The UK’s Department for Transport has awarded funding through Innovate UK to a consortium to undertake the UK’s first ever study on the electrification of long-range trucks with dynamic charging, using overhead wires on motorways.
The study is part of the £20m assigned for zero emission road freight trials under the recently announced Transport Decarbonisation Plan (TDP). The Costain-led consortium includes Siemens Mobility, Scania, The Centre for Sustainable Road Freight (Cambridge University and Heriot-Watt University), ARUP, Milne Research, SPL Powerlines, CI Planning, BOX ENERGI and Possible.
Costain’s Sue Kershaw, managing director transportation, said, “This study is another important step towards understanding how industry could work together to tackle one of the largest carbon emission producers in the country and create a cleaner, greener and more efficient road freight network across the UK.”
Heavy Goods Vehicles (HGVs) currently emit 18% of all road vehicle CO2 emissions, despite only representing 1.2% of the total number of vehicles on the road and 5% of the total miles driven. They are, however, essential to the health of the UK economy, with the new plan citing them as “critical to our economic wellbeing,” transporting 98% of our food, consumer, and agricultural products across the country.
The consortium has proposed an ‘electric road system’, using the Siemens Mobility ‘eHighway’ technology, as the fastest, lowest carbon and most cost-effective route to decarbonising the road freight industry and delivering cleaner air. The nine-month study starts is a trial for a plan that could see the UK’s major roads served by overhead lines by the 2030s.
The eHighway technology allows adapted trucks to attach to the overhead wires and run using the electricity, similar to rail and tram systems. The trucks come equipped with a battery that charges while they are in motion so they can detach to both overtake vehicles and reach their destination with zero emissions from start to finish.
Consortium members Siemens Mobility, Scania and SPL have previously trialled smaller electric road systems in Germany and Sweden, with this UK initiative being the first in the world to investigate deploying it at a much larger scale.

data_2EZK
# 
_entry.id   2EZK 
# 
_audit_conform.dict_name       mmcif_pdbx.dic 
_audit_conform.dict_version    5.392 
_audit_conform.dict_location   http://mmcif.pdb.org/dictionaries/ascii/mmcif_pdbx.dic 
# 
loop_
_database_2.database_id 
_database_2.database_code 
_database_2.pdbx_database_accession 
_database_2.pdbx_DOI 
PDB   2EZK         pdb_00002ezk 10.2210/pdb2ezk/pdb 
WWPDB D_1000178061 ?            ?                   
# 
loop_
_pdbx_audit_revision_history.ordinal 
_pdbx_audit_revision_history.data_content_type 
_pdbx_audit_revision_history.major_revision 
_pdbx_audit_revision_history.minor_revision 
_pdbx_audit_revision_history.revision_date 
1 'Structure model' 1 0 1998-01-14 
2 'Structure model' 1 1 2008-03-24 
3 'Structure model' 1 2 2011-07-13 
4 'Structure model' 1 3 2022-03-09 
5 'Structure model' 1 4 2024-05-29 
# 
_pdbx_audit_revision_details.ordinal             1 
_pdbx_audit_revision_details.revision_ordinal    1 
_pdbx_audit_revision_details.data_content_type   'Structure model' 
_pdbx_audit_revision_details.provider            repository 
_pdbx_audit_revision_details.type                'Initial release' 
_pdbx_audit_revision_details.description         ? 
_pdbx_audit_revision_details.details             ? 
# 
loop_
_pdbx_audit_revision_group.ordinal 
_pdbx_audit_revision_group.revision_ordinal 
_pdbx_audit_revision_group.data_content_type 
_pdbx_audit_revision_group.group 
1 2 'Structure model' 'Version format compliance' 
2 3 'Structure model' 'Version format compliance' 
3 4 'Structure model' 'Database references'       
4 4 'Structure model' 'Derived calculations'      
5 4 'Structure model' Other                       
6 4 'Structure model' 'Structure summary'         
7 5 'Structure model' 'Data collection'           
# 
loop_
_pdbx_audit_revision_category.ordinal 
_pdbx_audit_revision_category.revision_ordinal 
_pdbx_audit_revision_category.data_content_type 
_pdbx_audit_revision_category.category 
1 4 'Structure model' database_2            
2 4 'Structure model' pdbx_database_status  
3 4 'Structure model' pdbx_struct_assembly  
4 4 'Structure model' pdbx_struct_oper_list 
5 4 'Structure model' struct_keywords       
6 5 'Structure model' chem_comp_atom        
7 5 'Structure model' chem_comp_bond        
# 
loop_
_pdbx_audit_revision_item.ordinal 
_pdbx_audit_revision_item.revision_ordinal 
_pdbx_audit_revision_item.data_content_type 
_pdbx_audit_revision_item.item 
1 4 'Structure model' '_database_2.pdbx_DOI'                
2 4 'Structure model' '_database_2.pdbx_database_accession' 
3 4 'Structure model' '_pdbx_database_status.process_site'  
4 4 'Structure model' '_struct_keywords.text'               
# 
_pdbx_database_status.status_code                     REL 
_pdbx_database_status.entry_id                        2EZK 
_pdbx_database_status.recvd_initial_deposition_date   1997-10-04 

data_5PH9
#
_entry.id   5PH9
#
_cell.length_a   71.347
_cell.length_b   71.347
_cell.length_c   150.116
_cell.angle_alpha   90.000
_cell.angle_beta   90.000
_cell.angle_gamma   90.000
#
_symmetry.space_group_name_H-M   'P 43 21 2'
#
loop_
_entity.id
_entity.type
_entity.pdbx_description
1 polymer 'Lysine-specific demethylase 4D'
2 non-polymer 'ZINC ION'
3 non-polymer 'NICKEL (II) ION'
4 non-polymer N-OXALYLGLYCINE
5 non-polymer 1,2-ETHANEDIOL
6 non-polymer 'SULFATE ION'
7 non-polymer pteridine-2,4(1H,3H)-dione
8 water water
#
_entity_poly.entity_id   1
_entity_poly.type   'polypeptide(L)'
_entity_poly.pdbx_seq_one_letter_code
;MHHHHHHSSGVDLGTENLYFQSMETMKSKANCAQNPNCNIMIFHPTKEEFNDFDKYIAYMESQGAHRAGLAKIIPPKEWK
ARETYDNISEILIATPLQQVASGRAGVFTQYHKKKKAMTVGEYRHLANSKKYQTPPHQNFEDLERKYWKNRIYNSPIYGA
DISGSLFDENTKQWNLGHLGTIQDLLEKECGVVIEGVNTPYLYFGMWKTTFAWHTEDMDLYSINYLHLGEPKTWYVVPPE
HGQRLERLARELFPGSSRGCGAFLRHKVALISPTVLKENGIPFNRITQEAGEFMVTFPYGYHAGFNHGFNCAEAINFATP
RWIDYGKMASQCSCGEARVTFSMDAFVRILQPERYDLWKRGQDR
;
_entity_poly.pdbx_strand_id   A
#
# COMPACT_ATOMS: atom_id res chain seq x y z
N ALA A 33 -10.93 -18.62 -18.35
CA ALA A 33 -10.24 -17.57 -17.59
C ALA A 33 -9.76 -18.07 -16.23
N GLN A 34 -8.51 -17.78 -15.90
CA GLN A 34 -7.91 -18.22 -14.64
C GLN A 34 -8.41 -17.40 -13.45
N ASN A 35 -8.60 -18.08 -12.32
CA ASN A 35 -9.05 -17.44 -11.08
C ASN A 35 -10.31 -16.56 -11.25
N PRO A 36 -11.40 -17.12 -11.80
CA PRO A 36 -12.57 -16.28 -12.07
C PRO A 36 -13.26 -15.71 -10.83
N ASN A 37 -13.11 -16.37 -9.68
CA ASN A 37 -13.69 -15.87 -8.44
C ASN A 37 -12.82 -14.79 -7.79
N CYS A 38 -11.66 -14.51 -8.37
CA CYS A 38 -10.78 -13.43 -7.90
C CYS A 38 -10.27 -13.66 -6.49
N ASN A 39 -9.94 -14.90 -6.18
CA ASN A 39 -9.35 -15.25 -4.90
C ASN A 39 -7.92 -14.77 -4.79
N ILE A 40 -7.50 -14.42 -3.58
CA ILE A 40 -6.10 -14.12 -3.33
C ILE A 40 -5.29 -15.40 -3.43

The project will look at electrifying at least 30km of the M180 motorway, linking Immingham Port with the logistics hubs of Doncaster and its airport. The partners plan to take the lessons learned from Europe, and provide technical, economic, and environmental recommendations for installing a proof-of-concept system with a bigger demonstration fleet.
Professor David Cebon, Director of the Centre for Sustainable Road Freight (Cambridge University and Heriot-Watt University), said, “Our previous research says that overhead catenary power will provide the lowest cost, lowest carbon, and most rapidly deployable solution to decarbonise long-haul road freight in the UK. This project will test the concept at the next level of detail. Moreover, the technologies this consortium is working on could be deployed in most countries once demonstrated, supporting the global move towards greener logistics.”
Starship Technologies, a provider of autonomous delivery services at US college campuses, is to provide deliveries from on-campus restaurants including Starbucks, Panda Express and Subway at four additional locations.
The University of Illinois Chicago, University of Kentucky, University of Nevada, Reno and Embry-Riddle Aeronautical University’s Daytona Beach, Florida campus join the list of college campuses where Starship robots provides deliveries with its fleet of over 1,000 robots.